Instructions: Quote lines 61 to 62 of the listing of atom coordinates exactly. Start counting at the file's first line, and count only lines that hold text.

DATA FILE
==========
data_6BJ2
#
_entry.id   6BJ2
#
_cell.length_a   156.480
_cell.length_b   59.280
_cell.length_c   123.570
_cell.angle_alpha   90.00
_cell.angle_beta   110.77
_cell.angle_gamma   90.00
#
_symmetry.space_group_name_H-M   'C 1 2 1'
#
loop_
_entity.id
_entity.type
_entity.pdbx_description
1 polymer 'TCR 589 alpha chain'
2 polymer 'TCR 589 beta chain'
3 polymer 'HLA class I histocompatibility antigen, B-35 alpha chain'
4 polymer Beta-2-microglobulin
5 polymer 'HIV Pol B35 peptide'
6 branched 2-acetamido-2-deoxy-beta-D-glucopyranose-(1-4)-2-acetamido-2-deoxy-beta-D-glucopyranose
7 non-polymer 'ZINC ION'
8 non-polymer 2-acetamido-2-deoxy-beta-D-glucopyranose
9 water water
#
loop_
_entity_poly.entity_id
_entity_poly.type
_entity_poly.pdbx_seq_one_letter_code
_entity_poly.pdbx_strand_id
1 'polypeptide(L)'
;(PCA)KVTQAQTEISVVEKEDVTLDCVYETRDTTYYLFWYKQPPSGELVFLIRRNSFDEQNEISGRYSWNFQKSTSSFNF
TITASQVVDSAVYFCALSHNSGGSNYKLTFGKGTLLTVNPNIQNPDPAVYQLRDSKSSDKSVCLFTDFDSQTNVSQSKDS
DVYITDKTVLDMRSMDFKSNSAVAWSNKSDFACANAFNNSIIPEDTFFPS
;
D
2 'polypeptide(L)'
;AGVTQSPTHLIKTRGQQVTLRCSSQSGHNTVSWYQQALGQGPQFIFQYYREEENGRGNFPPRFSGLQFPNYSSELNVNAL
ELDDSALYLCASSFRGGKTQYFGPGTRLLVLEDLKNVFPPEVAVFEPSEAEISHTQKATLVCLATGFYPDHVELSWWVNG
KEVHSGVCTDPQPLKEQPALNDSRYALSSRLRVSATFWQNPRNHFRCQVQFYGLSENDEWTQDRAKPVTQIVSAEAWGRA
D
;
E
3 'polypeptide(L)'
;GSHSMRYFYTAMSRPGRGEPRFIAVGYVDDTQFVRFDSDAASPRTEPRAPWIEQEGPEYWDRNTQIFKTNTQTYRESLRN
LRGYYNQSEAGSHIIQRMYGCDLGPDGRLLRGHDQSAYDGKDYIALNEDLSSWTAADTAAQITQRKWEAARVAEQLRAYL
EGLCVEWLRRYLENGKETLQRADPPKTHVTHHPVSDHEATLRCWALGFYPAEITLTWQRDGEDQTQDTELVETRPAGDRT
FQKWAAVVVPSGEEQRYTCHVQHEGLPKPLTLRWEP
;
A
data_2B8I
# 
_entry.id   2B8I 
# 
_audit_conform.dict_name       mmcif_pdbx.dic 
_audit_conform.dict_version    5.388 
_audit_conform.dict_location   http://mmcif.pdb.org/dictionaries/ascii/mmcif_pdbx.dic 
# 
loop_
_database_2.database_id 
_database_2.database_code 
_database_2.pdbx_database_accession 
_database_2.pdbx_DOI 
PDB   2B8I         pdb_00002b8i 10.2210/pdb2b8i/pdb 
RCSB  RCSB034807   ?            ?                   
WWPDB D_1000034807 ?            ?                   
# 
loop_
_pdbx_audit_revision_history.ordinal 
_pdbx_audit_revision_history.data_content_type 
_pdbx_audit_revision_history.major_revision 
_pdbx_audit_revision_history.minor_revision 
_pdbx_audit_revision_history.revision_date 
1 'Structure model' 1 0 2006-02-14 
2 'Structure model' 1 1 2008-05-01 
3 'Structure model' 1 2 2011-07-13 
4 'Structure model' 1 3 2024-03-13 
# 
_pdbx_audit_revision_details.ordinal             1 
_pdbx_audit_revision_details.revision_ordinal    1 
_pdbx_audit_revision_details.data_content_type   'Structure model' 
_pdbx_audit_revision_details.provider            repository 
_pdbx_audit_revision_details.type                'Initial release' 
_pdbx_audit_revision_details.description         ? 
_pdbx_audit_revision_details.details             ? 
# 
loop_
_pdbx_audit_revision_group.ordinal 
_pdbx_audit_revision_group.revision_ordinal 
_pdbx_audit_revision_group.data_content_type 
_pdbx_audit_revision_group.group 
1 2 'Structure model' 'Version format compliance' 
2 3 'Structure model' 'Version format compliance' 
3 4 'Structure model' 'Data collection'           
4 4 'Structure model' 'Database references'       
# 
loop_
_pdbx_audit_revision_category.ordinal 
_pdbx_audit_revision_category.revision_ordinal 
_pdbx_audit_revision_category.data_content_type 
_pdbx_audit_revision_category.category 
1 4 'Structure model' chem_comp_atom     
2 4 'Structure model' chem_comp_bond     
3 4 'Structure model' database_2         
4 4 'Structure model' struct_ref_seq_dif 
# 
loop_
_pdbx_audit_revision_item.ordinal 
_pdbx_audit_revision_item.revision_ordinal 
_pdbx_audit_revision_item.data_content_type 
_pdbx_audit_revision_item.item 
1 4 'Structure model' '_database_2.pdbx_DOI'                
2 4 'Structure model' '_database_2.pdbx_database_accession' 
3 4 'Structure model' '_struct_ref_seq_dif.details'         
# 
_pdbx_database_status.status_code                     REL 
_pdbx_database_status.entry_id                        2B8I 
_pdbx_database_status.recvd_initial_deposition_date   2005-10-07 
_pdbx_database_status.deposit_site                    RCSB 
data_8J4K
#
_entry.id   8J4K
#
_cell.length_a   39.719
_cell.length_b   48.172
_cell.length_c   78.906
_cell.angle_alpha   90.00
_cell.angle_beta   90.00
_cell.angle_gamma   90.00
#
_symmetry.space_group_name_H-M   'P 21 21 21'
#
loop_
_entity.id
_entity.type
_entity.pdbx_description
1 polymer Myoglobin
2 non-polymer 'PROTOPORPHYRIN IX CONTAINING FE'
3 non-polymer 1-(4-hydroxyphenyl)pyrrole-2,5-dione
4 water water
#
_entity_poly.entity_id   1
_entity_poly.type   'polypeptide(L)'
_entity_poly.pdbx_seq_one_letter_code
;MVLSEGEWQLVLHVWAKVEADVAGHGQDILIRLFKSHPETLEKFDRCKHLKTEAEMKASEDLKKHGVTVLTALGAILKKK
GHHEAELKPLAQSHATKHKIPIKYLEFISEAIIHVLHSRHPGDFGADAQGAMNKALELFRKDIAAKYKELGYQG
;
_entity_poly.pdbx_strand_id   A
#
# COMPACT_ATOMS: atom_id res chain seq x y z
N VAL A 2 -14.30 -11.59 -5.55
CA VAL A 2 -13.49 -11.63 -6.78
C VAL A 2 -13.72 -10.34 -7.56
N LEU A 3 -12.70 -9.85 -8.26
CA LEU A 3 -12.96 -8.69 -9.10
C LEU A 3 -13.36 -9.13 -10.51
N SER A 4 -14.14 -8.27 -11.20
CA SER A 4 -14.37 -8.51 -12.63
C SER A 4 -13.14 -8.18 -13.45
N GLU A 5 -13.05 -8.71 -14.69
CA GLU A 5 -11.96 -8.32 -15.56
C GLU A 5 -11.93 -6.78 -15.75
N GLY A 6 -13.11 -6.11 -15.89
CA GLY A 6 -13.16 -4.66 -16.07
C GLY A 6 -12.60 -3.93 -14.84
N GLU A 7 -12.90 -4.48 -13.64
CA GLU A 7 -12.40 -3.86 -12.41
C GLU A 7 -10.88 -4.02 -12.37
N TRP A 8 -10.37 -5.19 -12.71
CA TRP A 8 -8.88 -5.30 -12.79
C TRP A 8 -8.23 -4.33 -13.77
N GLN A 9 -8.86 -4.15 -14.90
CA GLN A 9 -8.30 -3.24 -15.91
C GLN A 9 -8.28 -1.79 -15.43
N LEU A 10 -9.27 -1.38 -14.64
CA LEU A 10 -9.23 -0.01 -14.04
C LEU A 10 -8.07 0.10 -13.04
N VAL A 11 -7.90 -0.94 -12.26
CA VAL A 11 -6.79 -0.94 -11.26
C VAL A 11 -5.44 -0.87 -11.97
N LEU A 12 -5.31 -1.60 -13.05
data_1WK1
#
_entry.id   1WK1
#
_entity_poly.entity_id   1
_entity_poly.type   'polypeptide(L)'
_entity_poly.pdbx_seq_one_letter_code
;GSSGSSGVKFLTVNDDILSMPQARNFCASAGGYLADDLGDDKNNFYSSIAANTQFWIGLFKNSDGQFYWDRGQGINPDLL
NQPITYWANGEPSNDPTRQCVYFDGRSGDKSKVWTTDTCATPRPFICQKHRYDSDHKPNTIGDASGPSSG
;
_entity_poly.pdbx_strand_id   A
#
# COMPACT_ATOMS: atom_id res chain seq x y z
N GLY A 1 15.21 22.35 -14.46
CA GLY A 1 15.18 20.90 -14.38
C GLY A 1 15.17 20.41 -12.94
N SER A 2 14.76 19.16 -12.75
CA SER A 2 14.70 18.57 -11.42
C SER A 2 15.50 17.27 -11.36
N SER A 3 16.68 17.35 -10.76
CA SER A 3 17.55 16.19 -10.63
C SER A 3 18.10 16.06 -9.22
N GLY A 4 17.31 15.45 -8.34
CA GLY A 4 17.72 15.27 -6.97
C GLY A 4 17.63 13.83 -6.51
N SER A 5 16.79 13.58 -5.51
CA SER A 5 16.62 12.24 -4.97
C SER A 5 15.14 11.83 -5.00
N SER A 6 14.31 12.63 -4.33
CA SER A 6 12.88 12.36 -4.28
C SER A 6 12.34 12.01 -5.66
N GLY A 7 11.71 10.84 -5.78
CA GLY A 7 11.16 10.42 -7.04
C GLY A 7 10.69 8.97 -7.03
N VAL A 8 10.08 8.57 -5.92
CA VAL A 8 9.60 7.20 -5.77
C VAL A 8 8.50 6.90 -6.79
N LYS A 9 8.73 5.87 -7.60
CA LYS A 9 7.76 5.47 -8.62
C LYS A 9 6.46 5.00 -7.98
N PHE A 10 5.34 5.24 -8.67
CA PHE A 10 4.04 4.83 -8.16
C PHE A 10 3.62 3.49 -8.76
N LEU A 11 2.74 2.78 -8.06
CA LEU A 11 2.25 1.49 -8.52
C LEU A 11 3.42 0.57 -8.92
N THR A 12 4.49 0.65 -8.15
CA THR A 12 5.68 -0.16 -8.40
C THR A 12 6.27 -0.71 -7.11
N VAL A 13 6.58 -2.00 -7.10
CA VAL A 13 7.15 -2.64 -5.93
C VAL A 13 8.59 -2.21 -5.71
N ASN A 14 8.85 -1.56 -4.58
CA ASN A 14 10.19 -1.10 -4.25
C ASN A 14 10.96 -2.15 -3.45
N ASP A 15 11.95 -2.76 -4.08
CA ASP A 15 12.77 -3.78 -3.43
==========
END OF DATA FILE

loop_
_database_2.database_id 